Adaptive Code Via C#: Agile coding with design patterns and SOLID principles

Adaptive Code Via C#: Agile coding with design patterns and SOLID principles by Gary McLean Hall

This is very much a book of three parts – a section named “An Agile Foundation” that covers basic scrum and some of the basic principles of modern software engineering, a section going into detail about each of the SOLID principles, and a section called “Adaptive sample” that tries to demonstrate how the techniques in the book might be used across a number of sprints, by describing two sprints worth of development on a chat client.

The first section is an introduction to agile practices. There is an introduction to Scrum which covers the roles and phases of a scrum project, emphasising how interaction with the customer drives the development process. This is followed by a chapter on dependencies and layering which goes into detail about how you should manage your project dependencies and even gives some brief coverage of topics such as aspect-oriented programming. Chapter three goes through interfaces and design pattern, showing how useful interfaces can be in the .NET world. Chapter four covers unit testing and refactoring – these two items are closely related as the tests give you confidence that refactoring have not broken anything, allowing you to tidy working code without risk. All interesting material which includes some good observations.

The second section of the book, and by far the majority of the book, covers writing SOLID code. The author takes each of the solid principles in turn with a chapter on each. The author discusses the meaning of the principle and then demonstrates its use. On the way there’s often lots of additional material. The chapter on the single responsibility principle, for example, has a lot of extra material on the decorator pattern, showing how they can be used for logging and the introduction of asynchrony, and the chapter on the Liskov substitution principle has some material on pre- and post-conditions. This section of the book is really very good.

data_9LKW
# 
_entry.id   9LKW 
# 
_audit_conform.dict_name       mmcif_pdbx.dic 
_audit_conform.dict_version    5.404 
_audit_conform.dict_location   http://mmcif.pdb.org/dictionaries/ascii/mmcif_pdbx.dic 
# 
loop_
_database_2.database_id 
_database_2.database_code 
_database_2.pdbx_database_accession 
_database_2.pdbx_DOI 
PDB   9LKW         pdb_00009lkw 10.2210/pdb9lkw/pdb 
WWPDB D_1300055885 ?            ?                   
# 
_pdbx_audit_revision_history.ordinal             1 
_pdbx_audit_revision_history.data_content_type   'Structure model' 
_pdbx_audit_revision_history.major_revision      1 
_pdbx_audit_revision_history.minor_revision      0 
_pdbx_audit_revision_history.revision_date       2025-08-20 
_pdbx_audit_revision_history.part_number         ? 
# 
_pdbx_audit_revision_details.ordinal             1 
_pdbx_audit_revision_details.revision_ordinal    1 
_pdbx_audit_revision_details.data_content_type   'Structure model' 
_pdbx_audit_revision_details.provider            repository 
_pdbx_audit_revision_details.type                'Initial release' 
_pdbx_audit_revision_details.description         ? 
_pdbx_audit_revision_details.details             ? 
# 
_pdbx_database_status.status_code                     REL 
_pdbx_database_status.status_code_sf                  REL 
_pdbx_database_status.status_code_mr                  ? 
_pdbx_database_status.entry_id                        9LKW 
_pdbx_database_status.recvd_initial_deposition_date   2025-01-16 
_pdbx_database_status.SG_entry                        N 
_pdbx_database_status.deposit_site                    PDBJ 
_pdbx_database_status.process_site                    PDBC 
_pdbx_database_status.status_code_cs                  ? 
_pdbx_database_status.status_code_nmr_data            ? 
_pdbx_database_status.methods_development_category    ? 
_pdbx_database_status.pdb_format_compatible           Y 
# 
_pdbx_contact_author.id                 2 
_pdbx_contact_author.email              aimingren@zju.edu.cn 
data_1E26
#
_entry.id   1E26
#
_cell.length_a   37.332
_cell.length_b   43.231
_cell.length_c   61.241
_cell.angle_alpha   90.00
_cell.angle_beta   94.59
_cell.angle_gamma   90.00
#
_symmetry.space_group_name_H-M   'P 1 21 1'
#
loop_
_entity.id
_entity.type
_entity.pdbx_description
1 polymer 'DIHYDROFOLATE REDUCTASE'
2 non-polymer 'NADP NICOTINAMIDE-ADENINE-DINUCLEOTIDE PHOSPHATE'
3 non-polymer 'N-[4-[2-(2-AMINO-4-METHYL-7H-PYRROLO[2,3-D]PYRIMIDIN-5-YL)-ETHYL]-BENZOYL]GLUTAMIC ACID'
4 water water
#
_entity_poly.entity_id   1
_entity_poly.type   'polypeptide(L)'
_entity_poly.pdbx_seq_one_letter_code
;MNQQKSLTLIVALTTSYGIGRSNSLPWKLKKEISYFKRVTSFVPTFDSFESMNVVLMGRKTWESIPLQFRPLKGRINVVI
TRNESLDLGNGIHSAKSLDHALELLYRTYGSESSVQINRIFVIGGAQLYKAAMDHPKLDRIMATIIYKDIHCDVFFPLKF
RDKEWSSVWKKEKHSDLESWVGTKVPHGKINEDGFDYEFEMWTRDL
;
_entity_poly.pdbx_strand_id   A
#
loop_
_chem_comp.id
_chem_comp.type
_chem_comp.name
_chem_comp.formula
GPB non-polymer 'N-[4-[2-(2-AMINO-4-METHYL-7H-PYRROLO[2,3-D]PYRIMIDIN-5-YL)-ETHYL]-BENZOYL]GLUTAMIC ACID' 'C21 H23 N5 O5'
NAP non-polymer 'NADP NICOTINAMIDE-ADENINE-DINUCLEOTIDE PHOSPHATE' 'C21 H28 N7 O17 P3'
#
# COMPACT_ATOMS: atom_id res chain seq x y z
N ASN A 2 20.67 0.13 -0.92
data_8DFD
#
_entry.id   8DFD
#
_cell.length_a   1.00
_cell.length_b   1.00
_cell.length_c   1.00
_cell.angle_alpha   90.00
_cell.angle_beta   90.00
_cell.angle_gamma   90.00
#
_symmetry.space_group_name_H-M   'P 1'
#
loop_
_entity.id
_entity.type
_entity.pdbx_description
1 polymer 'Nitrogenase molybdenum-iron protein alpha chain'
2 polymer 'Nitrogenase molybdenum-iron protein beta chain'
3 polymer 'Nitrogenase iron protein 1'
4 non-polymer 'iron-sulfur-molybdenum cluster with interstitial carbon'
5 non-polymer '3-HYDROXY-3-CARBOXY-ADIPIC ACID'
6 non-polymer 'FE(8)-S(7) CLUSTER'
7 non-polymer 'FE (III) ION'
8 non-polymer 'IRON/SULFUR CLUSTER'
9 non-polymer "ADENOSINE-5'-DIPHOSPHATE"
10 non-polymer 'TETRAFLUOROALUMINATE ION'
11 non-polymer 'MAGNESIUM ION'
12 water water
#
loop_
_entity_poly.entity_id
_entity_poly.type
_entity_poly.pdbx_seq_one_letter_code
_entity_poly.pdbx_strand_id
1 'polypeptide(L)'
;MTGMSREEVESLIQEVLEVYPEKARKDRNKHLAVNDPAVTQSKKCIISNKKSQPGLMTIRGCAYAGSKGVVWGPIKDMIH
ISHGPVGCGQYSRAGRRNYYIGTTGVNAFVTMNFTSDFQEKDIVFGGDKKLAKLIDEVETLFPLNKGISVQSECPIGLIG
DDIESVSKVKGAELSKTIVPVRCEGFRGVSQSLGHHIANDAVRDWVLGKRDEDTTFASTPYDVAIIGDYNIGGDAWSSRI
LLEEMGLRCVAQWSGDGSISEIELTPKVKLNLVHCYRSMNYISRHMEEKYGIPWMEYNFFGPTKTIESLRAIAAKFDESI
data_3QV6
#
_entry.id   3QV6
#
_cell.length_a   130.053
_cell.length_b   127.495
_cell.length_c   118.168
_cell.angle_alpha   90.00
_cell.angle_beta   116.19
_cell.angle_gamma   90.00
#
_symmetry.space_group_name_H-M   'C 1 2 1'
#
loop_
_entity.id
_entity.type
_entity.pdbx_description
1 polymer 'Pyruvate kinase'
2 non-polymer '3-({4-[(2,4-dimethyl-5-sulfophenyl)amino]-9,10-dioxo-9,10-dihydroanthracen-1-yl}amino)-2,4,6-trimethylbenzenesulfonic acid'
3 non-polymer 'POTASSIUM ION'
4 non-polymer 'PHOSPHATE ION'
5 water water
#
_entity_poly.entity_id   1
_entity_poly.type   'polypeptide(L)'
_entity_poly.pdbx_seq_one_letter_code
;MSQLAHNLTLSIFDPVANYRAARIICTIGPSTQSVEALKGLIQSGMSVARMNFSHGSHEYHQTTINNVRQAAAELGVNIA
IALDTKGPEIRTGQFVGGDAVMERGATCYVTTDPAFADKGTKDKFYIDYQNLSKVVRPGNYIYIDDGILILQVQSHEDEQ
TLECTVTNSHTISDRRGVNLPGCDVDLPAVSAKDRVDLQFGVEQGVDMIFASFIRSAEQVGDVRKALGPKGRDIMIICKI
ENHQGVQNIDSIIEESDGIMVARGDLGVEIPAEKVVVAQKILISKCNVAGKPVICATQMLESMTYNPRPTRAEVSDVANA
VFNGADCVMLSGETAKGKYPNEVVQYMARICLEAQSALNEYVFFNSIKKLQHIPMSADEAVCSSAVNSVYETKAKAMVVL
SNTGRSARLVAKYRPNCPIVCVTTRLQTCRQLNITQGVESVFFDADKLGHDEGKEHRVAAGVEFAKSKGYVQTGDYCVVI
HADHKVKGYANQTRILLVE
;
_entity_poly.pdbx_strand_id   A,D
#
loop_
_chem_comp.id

I was less convinced by the adaptive sample. We follow conversations between team members as they write a simple chat application. This covers the initial planning for a sample application, and then the team carries out two sprints. The code is available on github so that you can follow along, but it felt like a lot of effort to understand the requirements and the way that the team was working.

The first two sections of the book are really good though, and I certainly learned something from each chapter.

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Modern C++ Design: magic with templates

Modern C++ Design: Generic Programming and Design Patterns Applied by Andrei Alexandrescu